Tiffany, LVMH take shots at each other

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Tiffany, LVMH take shots at each other

By Marianne Wilson - 09/17/2020

The battle between Tiffany & Co. and French global luxury giant LVMH continues to heat up.

LVMH responded to Tiffany’s quest to expedite court proceedings over LVMH’s $16.2 billion deal to buy the American retailer, saying “there is no objective reason why the upcoming trial should not take place within a normal time frame.” LVMH also accused Tiffany of “meritless allegations and aggressive misdirection campaign tactics.”

“Given the legal and financial issues at stake — in the context of a pandemic that obviously weighs on the ability of a European group to organize its defense in the U.S. — it seems to LVMH that sound justice requires a reasonable time be granted to rule on the matter,” LVMH said in a statement.

The statement came after Tiffany accused LMVH of opposing its efforts to hold an expedited trial, preferring the court to hold off for six or seven months, reported WWD.

Tiffany sued LVMH in a Delaware court last week after LVMH stated that it likely would not be able to complete its planned $16.2 billion acquisition of the company.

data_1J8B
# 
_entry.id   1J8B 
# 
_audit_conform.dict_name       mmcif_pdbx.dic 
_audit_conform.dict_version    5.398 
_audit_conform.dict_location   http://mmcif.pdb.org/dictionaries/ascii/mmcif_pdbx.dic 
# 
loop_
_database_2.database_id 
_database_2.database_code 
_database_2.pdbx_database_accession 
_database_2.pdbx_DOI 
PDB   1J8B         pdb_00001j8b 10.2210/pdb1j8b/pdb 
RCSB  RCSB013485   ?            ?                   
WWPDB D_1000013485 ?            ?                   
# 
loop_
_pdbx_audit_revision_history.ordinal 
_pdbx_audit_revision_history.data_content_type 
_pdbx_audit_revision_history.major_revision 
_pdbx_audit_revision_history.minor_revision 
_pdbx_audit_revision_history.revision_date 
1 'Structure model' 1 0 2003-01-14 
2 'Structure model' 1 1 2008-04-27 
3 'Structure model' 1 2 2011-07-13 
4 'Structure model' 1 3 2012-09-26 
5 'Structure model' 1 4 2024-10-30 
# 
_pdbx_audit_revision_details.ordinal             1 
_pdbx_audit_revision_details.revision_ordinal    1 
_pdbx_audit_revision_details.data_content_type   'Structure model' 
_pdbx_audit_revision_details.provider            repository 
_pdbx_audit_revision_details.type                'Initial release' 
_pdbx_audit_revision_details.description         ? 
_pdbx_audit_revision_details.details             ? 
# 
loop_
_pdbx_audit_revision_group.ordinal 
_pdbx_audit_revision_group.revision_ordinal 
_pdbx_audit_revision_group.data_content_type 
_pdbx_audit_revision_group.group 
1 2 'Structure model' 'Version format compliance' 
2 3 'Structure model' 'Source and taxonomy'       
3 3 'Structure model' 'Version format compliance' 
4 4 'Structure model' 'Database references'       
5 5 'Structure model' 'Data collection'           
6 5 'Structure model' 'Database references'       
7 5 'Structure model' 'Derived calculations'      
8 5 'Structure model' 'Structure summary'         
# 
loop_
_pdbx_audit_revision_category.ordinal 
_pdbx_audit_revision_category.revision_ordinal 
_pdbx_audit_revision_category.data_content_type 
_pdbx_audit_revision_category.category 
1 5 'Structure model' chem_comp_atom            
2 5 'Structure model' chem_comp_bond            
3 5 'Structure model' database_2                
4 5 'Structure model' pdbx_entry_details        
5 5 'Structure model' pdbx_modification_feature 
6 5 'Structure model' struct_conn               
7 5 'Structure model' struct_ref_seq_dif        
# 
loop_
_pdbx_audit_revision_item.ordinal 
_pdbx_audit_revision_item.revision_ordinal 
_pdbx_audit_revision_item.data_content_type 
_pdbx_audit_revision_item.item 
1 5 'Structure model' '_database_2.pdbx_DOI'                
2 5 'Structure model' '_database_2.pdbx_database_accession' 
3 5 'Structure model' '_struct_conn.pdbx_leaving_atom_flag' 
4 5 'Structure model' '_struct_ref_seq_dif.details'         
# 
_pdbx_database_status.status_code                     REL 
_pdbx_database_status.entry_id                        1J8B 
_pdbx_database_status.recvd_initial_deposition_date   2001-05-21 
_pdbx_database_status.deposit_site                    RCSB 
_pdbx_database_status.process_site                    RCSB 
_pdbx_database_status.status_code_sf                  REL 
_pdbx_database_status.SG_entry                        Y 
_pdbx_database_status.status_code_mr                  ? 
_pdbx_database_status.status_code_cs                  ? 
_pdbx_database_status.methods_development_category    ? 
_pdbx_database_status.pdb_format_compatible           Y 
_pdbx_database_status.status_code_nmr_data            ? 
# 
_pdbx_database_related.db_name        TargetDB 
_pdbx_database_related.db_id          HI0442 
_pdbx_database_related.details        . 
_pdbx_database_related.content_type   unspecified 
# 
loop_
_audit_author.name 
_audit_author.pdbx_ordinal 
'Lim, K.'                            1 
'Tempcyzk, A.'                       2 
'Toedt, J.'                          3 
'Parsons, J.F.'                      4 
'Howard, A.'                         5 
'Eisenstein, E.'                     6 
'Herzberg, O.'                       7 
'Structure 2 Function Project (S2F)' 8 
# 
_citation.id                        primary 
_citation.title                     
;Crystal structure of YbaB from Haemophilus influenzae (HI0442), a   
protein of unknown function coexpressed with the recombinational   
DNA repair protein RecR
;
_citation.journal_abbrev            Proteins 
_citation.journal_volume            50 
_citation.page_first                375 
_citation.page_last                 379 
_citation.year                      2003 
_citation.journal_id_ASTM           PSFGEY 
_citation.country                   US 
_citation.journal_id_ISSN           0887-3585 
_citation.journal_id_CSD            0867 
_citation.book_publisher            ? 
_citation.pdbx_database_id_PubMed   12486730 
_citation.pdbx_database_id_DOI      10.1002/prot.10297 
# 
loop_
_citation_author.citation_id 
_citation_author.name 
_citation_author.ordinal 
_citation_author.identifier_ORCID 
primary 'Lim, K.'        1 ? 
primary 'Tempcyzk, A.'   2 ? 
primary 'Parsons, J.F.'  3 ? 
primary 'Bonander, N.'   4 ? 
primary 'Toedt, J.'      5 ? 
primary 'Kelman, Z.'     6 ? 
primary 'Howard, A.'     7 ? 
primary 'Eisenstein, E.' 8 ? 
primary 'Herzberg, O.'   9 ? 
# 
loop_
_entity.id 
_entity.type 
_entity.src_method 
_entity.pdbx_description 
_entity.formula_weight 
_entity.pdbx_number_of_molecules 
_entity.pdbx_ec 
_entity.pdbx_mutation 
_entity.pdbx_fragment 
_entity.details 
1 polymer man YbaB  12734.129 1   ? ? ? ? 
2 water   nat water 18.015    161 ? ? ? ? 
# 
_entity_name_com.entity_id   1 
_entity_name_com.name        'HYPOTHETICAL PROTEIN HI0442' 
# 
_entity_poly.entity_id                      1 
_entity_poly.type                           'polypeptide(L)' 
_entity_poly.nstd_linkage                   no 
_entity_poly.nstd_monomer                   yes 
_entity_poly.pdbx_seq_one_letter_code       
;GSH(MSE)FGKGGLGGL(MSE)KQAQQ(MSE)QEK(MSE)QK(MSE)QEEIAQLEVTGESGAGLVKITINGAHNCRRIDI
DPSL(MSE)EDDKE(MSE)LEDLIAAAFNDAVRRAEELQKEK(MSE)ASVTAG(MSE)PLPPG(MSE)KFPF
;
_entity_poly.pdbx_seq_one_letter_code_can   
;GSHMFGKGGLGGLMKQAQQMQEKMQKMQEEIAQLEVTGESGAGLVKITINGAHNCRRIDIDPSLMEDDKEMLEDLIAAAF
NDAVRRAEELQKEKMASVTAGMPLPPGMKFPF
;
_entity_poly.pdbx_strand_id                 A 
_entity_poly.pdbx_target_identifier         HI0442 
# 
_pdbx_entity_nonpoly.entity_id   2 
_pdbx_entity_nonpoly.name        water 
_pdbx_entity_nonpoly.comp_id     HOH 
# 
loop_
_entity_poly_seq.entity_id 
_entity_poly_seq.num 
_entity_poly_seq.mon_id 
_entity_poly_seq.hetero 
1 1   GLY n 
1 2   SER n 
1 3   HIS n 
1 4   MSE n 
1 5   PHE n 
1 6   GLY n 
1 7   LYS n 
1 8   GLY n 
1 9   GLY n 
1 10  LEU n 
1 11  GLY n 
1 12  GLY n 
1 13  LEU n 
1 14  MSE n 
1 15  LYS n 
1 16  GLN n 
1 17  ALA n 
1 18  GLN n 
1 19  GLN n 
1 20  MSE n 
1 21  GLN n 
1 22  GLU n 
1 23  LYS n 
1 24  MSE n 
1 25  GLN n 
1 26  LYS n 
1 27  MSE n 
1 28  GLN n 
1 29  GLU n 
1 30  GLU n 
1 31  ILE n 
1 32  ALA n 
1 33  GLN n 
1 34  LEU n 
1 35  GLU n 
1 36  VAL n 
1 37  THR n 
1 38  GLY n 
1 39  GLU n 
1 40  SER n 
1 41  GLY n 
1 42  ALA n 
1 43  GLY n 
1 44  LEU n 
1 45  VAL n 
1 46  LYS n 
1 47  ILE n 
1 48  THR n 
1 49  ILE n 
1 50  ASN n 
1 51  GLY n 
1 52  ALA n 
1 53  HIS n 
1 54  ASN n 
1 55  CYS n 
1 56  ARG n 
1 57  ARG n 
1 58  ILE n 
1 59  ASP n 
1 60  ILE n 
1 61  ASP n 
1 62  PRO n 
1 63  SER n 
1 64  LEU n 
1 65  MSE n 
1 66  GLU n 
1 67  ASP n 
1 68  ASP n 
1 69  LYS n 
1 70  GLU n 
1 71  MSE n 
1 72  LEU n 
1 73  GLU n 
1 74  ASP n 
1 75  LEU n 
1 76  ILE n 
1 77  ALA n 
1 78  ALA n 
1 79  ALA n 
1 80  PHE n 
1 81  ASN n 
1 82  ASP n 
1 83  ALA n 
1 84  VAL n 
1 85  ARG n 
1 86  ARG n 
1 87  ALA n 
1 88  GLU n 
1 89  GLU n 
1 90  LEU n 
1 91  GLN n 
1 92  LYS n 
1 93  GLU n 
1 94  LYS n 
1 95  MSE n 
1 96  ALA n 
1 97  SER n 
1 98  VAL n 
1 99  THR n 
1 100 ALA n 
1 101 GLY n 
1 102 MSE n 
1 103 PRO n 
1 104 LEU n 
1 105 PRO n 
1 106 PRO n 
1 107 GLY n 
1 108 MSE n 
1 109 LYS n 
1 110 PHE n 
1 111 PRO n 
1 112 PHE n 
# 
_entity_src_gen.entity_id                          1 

On Wednesday, Sept. 16, Tiffany fired off a salvo in which chairman and retail veteran Roger Farah accused the French group of “grasping at any opportunity to delay and avoid its obligations.”

“LVMH’s opposition to our motion to expedite is the latest attempt to run out the clock to avoid fulfilling its obligations under the merger agreement,” he stated. 

Farah also said that LVMH is trying to avoid paying the agreed-upon price for the company.

“Tiffany was not for sale, and agreed to be acquired only after LVMH increased its unsolicited bid five times to the ultimate $135 per share and agreed to an ironclad contract,” he stated. “For many months, LVMH has been grasping at any opportunity to delay and avoid its obligations. This includes excuses for failing to make standard antitrust filings, complaints about the pandemic, and protests that LVMH previously agreed could not be considered as a valid reason to question the transaction.”

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